Methods: Forced expiratory volume in one second (FEVi), forced vital capacity (FVC), peak expiratory flow rate (PEFR), peak expiratory pressure (PEP), peak inspiratory pressure (PIP) and visual analogue pain scores (VAS) at rest and during maximal effort (during pulmonary function testing (PFT)) are measured preopera-tively and for three days postoperatively in a preliminary group of 15 patients undergoing upper abdominal surgery.

Results: Pain at rest (VAS) correlates with PFTs as follows: (Pear-son Correlation Coefficients): FEV, 0.41 (p=0.03), FVC 0.21 (p=0.29), PEFR 0.48 (p=0.01), PEP 0.28 (p=0.15), PIP 0.23 (p=0.25). Pain during maximal effort correlates in the following manner: FEV, 0.38 (p=0.01), FVC 0.12 (p=0.42), PEFR 0.45 (p=0.0019), PEP 0.24 (p=0.1), PIP 0.18 (p=0,22).

Conclusions: (1) Pain during maximal effort does not appear to be a better correlate of pulmonary dysfunction than pain at rest. (2) The best correlation between measures of pulmonary function and pain severity is seen with FEV, and with PEFR. Pain at rest, lung volumes and expiratory flow appear to be valid measures in studies relating pain to pulmonary function.


Niels Becker. Per Sjegren, Per Bech, Alf Komelius Olsen, Jergen Eriksen. H:S Multidisciplinary Pain Center, National Hospital, DK-2200 Copenhagen, Denmark.

Aim of Investigation: To investigate the effect of outpatient multi-disciplinary pain treatment (MPT) compared with treatment by a general practitioner after initial supervision by a pain specialist (GP-group) in a randomized controlled study. The control group consisted of patients on a 6-months waiting list (WLC).

Methods: One-hundred-and-eighty-nine chronic non-malignant pain patients were studied. At referral, and after 3 and 6 months patients filled in questionnaires evaluating pain intensity, health related quality of life (HRQL) and use of analgesics. HRQL was evaluated using the Medical Outcome Study-Short Form (SF-36), the Hospital Anxiety and Depression scale (HAD) and the Psychological Genera] Well-being Scale (PGWB).

Results: After 6 months patients allocated to MPT (N=63) reported statistically significant reduction in pain intensity (VAS-score, P < 0.001) and improvement in psychological well-being (PGWB, P < 0.001), quality of sleep (P < 0.05) and physical functioning (SF-36-PF, P < 0.05). No improvements were obtained in the GP-group (N=63). In the waiting list group (WLC-group; N = 63) a statistically significant deterioration was observed in PGWB-scores, HAD-scores and in 5 of 8 SF-36-subscores (P < 0.05). A reduction in use of on demand opioids was obtained only in the group receiving MPT ( P=0.001) but in both intervention groups a decrease in the use of short acting opioids was observed (P < 0.01). No change in use of analgesics was seen in the WLC-group.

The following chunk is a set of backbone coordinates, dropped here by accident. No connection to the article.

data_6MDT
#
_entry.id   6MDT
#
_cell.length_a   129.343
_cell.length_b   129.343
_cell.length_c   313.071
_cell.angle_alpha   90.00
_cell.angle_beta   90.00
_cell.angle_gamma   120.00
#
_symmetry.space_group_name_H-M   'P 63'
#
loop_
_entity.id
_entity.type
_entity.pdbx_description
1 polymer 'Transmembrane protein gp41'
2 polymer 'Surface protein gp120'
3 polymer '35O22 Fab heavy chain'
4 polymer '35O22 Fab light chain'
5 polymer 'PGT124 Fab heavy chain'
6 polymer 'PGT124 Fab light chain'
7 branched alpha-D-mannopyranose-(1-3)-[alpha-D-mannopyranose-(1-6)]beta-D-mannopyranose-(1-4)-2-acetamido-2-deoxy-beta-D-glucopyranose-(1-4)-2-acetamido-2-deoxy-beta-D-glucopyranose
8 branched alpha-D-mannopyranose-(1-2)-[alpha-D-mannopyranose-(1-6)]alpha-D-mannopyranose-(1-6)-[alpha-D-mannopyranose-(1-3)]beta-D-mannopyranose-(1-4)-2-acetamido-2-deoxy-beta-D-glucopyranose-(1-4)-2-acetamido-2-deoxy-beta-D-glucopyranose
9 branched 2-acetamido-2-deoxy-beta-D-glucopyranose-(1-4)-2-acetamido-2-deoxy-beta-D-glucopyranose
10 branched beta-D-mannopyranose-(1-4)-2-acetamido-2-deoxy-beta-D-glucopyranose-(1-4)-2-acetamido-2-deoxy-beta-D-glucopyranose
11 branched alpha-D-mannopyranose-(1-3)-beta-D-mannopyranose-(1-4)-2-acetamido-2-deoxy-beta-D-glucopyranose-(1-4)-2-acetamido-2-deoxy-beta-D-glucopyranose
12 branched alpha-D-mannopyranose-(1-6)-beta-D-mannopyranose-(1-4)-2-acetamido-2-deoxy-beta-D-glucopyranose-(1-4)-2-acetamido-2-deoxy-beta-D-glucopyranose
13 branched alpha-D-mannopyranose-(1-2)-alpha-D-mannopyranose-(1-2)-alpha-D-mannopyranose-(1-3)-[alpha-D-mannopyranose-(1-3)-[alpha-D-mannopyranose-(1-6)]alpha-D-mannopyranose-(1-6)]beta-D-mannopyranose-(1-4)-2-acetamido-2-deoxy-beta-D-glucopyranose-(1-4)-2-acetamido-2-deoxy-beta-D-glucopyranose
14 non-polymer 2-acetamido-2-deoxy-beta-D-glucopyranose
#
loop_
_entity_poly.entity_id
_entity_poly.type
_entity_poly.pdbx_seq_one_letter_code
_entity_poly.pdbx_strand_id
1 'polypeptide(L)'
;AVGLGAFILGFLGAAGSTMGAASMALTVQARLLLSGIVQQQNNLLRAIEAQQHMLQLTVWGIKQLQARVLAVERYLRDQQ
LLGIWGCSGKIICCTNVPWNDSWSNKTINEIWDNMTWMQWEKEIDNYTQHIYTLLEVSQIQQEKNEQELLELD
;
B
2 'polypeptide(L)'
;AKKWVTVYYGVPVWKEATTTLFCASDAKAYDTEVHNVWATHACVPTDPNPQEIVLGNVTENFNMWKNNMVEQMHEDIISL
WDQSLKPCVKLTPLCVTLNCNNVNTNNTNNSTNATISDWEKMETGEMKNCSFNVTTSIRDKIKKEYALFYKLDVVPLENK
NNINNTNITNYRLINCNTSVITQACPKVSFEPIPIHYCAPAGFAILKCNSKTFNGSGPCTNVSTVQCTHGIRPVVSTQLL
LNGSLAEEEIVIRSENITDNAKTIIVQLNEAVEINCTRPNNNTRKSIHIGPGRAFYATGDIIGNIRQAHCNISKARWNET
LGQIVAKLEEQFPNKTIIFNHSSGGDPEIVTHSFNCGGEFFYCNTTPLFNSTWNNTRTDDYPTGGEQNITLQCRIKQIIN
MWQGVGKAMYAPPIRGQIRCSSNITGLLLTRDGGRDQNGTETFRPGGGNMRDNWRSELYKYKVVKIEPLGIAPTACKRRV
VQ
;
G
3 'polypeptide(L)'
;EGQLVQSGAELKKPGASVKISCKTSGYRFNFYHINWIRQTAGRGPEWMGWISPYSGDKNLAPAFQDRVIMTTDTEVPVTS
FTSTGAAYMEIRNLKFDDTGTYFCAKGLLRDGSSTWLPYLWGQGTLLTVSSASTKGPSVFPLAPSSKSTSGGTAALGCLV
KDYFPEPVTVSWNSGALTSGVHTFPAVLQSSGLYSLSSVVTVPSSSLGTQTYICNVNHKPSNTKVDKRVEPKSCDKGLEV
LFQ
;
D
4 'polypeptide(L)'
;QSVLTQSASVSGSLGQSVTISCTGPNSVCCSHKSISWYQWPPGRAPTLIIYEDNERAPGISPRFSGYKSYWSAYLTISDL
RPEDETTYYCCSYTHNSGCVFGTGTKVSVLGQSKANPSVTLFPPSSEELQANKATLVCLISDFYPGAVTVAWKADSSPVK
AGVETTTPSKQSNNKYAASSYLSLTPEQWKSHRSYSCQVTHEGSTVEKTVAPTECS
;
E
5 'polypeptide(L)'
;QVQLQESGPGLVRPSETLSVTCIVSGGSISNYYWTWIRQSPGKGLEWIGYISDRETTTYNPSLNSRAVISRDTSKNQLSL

Conclusion: The present randomised study showed that patients treated at a Multidisciplinary Pain Center (MPC) obtain a significant reduction in pain intensity and improvement of HRQL compared to non-treated patients, and (ii) the mere establishment of a pain diagnosis and a pain management plan by a pain specialist was not sufficient to enable the referring GP to manage the often severely chronified pain patients.


Norberto Bilbeny. Hugo Salinas*, Lorena Llorente*, Boris Araos*, Claudio Tapia*, Ingrid Behrens*, Carlos Paeile, INMED, Santiago, Chile.

Aim of Investigation: To evaluate the preliminary results of the first outpatient multidisciplinary pain program in Chile at discharge.

Methods: 23 patients (16 women, 7 men) were admitted to the outpatient multidisciplinary pain program of 4 weeks of duration, for the months of August to December of 1998. We reviewed the medical and psychosocial history, and current diagnoses at the time of admission. The next measurements were compared by means of pre and post treatment: intensity of pain by numeric rating scale (0-10); oswestry questionnaire (total score: 50); aerobic capacity (VO; max); strength tests (upper extremity and abdominal flexors: repetitions per minute); graphic rating scale of suffering (0-10); questionnaire of emotional symptoms (total score: 85) and questionnaire of psychosocial areas affected by pain (total score: 50). The statistical evaluation was performed by paires t-student.